Explosive! Bombshell is a brilliantly orchestrated and riveting film that takes you behind the scenes at Fox News in the months leading up to the oust of news business mogul Roger Ailes. Follow Megyn Kelly, Gretchen Carlson, and (fictionalized) Kayla as they battle the courts of public opinion and the seemingly impenetrable fortress of Fox News to take down the repulsive Roger Ailes. I went into this film prepared for a snark-filled satire, but what I was presented with was a meticulously written and directed docudrama that struck a fantastic balance between feature news story, so to speak, and motion picture. Although the film takes itself appropriately seriously, there are plenty of moments of levity that intertwine to strike the perfect tone. Where films tackling subjects as high profile and personal as this one occasionally fall victim to creating caricatures of real people and settings. Rather than limit the film to dramatizing the legal battle and cold hard facts, it uses the fictionalized character of Kayla to explore the psycho-social cost of being the victim of sexual harassment. So this film is just as much a human story as it is a recreation of an actual event. And it’s that human component that is explored through Kayla, Megyn, and Gretchen that gives this film incredible depth. There is no pretense in this film; it’s a raw, organic approach to adapting this story from the small screen to the big screen. You even get a few surprise cameos from some some familiar anchors and other personalities. Exemplary writing and direction is coupled with a highly effective stylistic cinematography and outstanding performances by the lead and supporting cast.

Bombshell is the dramatization of the downfall of Fox News mogul Roger Ailes that chronicles a group of women as they decide to take on the mastermind of the “fair and balanced” cable news network and the toxic atmosphere he presided over at Fox News.

There have been a few films in recent years that seek to dramatize and tackle the human cost of lecherous sexual harassment and abuse of power in the work place. But this is the first one to strike the perfect balance of PSA and dramatic plot. I love the irony all throughout the film, the stark contrast between “traditional values,” and “fair and balanced” approaches and the repulsive behavior behind the scenes. Yes, Ailes might look like a pioneer for women in that he was the first to truly give women the big anchor chair, but at a scaring and traumatizing cost. He was a sadistic magician of sorts with his “look at what my right hand is doing, meanwhile my left hard is truly pulling the strings.” Much like the news network that he built (and to his credit, he was a broadcast news business genius), the surface was not a reflection of the disgusting practices to craft this “family friendly” illusion. The truly scary portrait that this film paints is not limited to Fox News, but it is likely a reflection of the business of running a “visual medium” by in large. While much of what Ailes did was direct sexual abuse and harassment, he committed a lot of indirect abuse and harassment that leaves just as traumatizing a mark upon the women he abused. Much like Hustlers posited that the entire world is a strip club where a few are dancing while the majority are paying, this film also explores the dark, seedy underbelly of “sex sells” and sex appeal.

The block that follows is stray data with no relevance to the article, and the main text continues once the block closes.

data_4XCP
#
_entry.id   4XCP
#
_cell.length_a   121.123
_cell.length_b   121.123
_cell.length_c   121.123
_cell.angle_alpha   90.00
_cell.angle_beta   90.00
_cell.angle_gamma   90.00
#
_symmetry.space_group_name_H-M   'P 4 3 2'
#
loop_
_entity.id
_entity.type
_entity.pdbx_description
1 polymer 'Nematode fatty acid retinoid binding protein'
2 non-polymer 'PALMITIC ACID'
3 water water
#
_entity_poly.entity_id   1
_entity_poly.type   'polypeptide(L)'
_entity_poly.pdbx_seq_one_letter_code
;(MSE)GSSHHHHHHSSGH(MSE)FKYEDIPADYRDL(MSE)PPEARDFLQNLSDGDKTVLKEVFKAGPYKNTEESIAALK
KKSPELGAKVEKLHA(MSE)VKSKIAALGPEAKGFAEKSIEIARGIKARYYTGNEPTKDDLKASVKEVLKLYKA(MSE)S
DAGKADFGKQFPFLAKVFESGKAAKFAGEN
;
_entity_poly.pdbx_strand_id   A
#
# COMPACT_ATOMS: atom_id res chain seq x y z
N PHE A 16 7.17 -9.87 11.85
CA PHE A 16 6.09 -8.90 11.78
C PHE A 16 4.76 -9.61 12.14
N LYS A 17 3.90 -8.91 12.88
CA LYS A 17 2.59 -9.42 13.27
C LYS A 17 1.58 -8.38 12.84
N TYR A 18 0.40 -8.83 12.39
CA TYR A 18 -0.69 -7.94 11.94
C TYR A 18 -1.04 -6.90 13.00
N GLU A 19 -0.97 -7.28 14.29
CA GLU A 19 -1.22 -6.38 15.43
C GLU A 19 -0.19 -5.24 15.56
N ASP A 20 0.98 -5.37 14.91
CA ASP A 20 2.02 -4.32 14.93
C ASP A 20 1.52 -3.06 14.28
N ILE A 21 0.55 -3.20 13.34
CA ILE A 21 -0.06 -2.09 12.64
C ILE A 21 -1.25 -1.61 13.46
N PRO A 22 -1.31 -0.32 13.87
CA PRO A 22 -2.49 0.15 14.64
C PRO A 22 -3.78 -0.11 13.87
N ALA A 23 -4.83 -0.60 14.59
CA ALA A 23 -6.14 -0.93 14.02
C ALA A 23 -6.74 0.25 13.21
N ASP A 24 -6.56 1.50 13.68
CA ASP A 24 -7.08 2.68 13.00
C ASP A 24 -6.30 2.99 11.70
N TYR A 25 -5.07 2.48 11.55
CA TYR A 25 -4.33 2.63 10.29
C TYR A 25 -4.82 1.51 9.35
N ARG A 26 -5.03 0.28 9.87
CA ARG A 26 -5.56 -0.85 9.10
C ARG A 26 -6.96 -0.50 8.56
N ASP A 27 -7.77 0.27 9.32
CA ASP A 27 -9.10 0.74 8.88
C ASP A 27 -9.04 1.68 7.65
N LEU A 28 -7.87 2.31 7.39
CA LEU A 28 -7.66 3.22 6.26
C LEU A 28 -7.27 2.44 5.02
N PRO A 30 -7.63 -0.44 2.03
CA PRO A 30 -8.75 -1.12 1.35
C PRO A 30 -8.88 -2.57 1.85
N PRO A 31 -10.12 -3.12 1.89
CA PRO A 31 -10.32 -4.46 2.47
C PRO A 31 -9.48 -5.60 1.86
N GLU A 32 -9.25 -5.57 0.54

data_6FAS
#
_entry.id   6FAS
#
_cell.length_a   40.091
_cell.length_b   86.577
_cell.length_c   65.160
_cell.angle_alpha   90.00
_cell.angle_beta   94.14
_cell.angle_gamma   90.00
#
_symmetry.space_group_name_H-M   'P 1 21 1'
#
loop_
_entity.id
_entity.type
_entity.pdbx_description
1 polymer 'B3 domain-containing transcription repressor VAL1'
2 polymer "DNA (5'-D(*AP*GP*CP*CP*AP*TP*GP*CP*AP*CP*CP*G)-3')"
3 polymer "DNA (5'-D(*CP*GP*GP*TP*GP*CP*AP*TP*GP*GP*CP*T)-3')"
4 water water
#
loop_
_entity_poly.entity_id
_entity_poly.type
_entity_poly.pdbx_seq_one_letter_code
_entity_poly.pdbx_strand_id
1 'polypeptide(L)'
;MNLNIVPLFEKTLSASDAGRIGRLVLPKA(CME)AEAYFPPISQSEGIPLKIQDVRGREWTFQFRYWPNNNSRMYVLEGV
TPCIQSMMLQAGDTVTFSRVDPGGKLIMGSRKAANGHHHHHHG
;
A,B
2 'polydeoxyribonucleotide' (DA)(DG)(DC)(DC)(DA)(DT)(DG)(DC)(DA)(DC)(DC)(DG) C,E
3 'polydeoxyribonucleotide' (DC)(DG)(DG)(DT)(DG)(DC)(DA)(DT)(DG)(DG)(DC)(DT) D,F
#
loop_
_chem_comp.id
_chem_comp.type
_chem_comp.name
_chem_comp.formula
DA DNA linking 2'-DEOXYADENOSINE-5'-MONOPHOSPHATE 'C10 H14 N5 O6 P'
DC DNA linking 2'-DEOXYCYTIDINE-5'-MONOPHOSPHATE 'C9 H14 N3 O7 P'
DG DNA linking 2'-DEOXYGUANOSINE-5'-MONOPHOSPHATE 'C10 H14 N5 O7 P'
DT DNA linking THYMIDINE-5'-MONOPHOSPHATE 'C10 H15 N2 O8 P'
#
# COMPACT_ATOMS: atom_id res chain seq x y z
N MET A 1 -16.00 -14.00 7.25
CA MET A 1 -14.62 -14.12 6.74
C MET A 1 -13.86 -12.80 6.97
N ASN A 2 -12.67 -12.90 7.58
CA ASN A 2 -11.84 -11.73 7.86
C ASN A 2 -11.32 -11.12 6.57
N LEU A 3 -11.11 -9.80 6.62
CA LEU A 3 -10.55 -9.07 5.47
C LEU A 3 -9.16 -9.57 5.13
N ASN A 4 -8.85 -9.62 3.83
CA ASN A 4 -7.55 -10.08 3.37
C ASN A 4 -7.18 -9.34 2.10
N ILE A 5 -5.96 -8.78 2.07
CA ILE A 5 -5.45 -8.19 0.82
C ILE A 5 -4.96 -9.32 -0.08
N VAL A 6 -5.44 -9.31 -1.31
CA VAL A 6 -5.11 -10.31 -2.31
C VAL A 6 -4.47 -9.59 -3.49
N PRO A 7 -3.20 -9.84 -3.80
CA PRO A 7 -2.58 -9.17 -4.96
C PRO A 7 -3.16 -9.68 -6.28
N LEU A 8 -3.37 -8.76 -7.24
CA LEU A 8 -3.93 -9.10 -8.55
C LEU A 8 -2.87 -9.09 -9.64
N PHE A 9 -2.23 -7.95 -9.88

The performances are mindblowing! How Charlize Theron completely transformed into Megyn Kelly is nearly as uncanny as Rene Zellweger’s transformation into Judy Garland in Judy. You will swear that you are watching Kelly on the big screen. Theron not only nails the look of Kelly, but the tone of voice, rhythm of speech, and body language. She is truly captivating, and showcases her phenomenal acting chops. Here’s hoping for an Oscar nom for her! Although Megyn Kelly is the central character, she is supported by Gretchen Carlson brilliantly portrayed by Nicole Kidman and fictionalized Kayla, played by Margot Robbie. In the same vein of Theron’s excellent performance, Kidman also nails Carlson down to a science. When I watched Kidman on the Fox and Friends set, I swore that it was Carlson herself. Kidman brings out the strength of character and vulnerability of Carlson. It is clear that Kidman did her homework as well as her character did. Finishing out our trifecta of women at Fox is Kayla, an entry level staff member on various shows at Fox News. She is our conduit through which we experience the extend of Ailes reprehensible behaviors behind the scenes. She represents a young eager professional that can be found in many offices. She is the “everyman,” for all intents and purposes. This role gave her so much to work with, and she was able to demonstrate the wide breadth of her acting abilities. Such a versatile actor! I also appreciate the writing of her character for giving us a normal, every day, woman of faith. One whom isn’t prudish, judgmental, or pious. Her character was likable, sex positive, and NOT homophobic. However, she also highlights how many conservatives view Fox News. And you can feel her heart break as she falls victim to Ailes, that moment she realizes and experiences that the head of Fox News is a disgusting human being.